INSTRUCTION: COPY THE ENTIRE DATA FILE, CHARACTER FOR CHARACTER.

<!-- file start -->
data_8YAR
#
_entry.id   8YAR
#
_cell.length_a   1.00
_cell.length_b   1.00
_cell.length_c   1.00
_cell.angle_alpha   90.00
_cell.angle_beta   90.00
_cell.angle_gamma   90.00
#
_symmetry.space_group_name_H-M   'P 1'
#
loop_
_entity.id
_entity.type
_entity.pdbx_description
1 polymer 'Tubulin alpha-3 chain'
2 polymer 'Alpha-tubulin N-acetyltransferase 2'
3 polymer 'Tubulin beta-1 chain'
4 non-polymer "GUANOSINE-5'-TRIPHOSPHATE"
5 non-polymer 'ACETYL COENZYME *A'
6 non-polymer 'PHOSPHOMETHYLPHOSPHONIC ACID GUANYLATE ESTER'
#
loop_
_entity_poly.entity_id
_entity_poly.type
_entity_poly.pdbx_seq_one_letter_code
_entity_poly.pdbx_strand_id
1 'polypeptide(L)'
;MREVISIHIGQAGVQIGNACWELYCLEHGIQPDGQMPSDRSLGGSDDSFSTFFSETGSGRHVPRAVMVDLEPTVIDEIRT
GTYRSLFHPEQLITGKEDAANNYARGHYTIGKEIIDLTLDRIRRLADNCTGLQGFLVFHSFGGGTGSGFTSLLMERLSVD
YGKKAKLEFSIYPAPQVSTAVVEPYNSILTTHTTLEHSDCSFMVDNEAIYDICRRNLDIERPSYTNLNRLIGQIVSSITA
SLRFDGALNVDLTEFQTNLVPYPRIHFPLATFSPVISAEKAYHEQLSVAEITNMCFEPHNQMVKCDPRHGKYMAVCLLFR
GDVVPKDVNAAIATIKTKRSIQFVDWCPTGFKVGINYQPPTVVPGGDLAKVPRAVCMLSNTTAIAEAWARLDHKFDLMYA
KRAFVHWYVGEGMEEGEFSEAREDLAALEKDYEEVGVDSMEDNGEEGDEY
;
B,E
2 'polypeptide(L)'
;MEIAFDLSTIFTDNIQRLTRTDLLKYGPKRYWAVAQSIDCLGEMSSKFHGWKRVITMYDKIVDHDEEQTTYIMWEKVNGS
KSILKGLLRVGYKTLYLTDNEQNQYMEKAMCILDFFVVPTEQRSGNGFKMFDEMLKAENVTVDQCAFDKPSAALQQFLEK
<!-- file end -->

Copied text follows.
data_8YAR
#
_entry.id   8YAR
#
_cell.length_a   1.00
_cell.length_b   1.00
_cell.length_c   1.00
_cell.angle_alpha   90.00
_cell.angle_beta   90.00
_cell.angle_gamma   90.00
#
_symmetry.space_group_name_H-M   'P 1'
#
loop_
_entity.id
_entity.type
_entity.pdbx_description
1 polymer 'Tubulin alpha-3 chain'
2 polymer 'Alpha-tubulin N-acetyltransferase 2'
3 polymer 'Tubulin beta-1 chain'
4 non-polymer "GUANOSINE-5'-TRIPHOSPHATE"
5 non-polymer 'ACETYL COENZYME *A'
6 non-polymer 'PHOSPHOMETHYLPHOSPHONIC ACID GUANYLATE ESTER'
#
loop_
_entity_poly.entity_id
_entity_poly.type
_entity_poly.pdbx_seq_one_letter_code
_entity_poly.pdbx_strand_id
1 'polypeptide(L)'
;MREVISIHIGQAGVQIGNACWELYCLEHGIQPDGQMPSDRSLGGSDDSFSTFFSETGSGRHVPRAVMVDLEPTVIDEIRT
GTYRSLFHPEQLITGKEDAANNYARGHYTIGKEIIDLTLDRIRRLADNCTGLQGFLVFHSFGGGTGSGFTSLLMERLSVD
YGKKAKLEFSIYPAPQVSTAVVEPYNSILTTHTTLEHSDCSFMVDNEAIYDICRRNLDIERPSYTNLNRLIGQIVSSITA
SLRFDGALNVDLTEFQTNLVPYPRIHFPLATFSPVISAEKAYHEQLSVAEITNMCFEPHNQMVKCDPRHGKYMAVCLLFR
GDVVPKDVNAAIATIKTKRSIQFVDWCPTGFKVGINYQPPTVVPGGDLAKVPRAVCMLSNTTAIAEAWARLDHKFDLMYA
KRAFVHWYVGEGMEEGEFSEAREDLAALEKDYEEVGVDSMEDNGEEGDEY
;
B,E
2 'polypeptide(L)'
;MEIAFDLSTIFTDNIQRLTRTDLLKYGPKRYWAVAQSIDCLGEMSSKFHGWKRVITMYDKIVDHDEEQTTYIMWEKVNGS
KSILKGLLRVGYKTLYLTDNEQNQYMEKAMCILDFFVVPTEQRSGNGFKMFDEMLKAENVTVDQCAFDKPSAALQQFLEK